Thursday, 23 February 2012


Chinese Submarines Use Nanotube Technology for Stealth

Speakers made from carbon nanotube sheets that are a fraction of the width of a human hair can both generate sound and cancel out noise -- properties ideal for submarine sonar to probe the ocean depths and make subs invisible to enemies. That's the topic of a report on these "nanotube speakers," which appears in the American Chemical Society's, Nano Letters, a monthly journal.

ScienceDaily (July 14, 2010)

The uninvited guest: Chinese sub pops up in middle of U.S. Navy exercise, leaving military chiefs red-faced

When the U.S. Navy deploys a battle fleet on exercises, it takes the security of its aircraft carriers very seriously indeed.

At least a dozen warships provide a physical guard while the technical wizardry of the world's only military superpower offers an invisible shield to detect and deter any intruders.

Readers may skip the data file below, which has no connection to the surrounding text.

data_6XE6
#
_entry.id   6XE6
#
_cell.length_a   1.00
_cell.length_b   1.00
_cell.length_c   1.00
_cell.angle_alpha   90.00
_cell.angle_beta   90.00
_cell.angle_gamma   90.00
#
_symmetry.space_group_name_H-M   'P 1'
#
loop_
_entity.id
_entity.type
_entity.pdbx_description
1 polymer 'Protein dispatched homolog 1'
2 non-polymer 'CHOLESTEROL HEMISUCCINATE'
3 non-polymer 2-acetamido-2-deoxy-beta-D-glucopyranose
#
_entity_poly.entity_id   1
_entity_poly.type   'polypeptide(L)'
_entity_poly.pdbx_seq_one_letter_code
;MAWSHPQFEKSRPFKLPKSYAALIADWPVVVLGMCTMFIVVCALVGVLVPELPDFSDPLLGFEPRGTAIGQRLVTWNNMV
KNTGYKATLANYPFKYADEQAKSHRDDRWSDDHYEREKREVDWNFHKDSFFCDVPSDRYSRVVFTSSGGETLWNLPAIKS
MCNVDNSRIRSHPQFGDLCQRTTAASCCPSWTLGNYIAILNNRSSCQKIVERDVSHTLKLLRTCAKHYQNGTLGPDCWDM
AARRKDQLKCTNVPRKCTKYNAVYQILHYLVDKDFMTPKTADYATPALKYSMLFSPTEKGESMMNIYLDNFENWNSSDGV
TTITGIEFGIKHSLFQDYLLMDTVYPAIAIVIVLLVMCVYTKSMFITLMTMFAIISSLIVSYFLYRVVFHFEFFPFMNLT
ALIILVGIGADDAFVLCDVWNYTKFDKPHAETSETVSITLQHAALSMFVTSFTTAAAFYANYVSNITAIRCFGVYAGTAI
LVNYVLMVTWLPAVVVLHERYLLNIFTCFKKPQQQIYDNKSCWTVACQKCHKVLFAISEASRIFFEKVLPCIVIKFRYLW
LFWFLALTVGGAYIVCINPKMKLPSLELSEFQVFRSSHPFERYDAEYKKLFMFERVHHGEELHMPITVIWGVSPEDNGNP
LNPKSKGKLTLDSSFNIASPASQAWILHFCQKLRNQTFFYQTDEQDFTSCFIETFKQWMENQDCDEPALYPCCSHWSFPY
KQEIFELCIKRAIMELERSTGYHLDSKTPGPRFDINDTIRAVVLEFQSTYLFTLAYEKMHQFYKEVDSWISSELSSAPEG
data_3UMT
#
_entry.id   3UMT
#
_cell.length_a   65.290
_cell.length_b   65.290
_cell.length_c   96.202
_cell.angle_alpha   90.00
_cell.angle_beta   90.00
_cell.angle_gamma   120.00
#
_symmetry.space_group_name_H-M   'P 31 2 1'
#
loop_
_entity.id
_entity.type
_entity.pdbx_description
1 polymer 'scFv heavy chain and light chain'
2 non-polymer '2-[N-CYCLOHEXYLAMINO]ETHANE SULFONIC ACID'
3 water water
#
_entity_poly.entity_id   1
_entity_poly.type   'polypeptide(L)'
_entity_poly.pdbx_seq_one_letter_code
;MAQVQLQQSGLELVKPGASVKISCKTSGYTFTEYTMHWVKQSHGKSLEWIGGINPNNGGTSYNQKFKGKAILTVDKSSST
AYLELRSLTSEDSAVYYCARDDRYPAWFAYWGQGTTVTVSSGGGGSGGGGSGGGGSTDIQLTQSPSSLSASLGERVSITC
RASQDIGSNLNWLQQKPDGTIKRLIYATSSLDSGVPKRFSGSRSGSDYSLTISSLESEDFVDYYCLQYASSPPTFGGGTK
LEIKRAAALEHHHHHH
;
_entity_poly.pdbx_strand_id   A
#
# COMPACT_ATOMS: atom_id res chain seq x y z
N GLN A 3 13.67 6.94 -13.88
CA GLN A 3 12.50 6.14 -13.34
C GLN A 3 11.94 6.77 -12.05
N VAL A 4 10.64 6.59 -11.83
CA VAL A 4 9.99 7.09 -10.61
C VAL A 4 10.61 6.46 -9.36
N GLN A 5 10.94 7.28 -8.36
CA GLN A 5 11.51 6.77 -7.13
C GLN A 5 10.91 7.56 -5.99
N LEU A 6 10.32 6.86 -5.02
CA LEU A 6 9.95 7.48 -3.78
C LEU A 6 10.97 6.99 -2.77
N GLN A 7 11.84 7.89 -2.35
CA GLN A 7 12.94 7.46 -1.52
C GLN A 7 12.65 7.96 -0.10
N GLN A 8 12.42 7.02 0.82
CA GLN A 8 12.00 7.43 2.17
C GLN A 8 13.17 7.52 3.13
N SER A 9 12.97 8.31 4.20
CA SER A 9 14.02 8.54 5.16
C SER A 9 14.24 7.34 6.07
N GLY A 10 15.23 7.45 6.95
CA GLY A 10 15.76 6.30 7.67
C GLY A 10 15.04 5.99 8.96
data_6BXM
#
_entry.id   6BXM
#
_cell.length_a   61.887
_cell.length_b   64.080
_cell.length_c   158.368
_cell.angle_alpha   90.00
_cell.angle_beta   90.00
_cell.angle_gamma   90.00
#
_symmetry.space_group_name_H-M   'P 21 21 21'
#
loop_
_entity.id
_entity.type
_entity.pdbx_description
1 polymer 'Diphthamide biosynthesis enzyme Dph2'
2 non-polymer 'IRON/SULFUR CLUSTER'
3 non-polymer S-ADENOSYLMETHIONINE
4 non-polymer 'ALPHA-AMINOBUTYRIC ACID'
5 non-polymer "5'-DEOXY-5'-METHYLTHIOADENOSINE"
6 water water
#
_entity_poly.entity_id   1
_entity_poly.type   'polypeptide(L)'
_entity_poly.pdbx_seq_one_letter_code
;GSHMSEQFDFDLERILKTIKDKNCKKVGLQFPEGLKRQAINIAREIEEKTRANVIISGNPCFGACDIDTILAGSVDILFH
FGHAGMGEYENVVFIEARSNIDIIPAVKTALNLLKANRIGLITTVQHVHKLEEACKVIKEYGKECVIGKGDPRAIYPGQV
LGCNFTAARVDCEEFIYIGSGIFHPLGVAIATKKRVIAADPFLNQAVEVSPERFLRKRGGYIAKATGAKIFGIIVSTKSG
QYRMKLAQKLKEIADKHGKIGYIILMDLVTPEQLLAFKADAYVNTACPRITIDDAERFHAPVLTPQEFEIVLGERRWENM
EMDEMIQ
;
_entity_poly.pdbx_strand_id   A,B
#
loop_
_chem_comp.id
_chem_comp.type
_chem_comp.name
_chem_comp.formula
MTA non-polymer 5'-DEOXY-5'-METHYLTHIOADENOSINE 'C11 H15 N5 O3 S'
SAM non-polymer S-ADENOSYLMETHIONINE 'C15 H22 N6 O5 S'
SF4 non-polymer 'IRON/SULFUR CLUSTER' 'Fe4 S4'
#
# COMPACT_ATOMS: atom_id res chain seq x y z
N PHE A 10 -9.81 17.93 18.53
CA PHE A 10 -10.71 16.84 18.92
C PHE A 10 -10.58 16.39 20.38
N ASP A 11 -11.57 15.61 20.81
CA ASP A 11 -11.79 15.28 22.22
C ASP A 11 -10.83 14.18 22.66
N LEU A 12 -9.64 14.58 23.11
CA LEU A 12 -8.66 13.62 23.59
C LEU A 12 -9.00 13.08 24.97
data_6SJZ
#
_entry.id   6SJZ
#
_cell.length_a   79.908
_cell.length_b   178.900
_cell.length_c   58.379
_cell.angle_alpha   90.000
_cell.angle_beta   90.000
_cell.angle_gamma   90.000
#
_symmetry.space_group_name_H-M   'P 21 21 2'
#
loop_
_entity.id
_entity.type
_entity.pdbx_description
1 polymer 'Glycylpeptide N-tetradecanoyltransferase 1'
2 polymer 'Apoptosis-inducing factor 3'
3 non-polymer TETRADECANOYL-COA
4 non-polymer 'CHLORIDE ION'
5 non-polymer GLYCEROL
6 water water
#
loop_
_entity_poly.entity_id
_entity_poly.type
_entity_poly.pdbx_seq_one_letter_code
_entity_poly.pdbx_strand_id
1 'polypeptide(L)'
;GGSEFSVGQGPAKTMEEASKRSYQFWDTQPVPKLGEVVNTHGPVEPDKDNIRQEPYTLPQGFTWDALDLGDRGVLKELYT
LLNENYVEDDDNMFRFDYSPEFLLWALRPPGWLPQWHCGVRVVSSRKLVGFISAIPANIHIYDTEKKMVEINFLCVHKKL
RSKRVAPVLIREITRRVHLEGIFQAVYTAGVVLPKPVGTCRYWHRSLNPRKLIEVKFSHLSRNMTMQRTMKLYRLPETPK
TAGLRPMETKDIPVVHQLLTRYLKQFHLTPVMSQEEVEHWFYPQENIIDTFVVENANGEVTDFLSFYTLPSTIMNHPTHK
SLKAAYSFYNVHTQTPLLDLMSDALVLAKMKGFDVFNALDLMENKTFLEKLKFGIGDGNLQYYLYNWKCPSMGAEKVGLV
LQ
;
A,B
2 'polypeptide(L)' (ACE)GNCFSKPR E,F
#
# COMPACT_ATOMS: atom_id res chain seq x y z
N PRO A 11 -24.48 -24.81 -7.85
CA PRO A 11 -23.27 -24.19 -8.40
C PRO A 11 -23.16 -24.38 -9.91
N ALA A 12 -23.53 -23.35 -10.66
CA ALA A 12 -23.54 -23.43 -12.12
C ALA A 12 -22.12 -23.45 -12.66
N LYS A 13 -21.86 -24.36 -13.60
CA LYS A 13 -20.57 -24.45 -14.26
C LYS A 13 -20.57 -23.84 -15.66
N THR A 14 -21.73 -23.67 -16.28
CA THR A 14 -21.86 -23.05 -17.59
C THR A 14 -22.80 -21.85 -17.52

That is the theory. Or, rather, was the theory.

Song Class submarine
Uninvited guest: A Chinese Song Class submarine, like the one that sufaced by the U.S.S. Kitty Hawk

American military chiefs have been left dumbstruck by an undetected Chinese submarine popping up at the heart of a recent Pacific exercise and close to the vast U.S.S. Kitty Hawk - a 1,000ft supercarrier with 4,500 personnel on board.

By the time it surfaced the 160ft Song Class diesel-electric attack submarine is understood to have sailed within viable range for launching torpedoes or missiles at the carrier.

The Daily Mail (Nov. 10, 2010)

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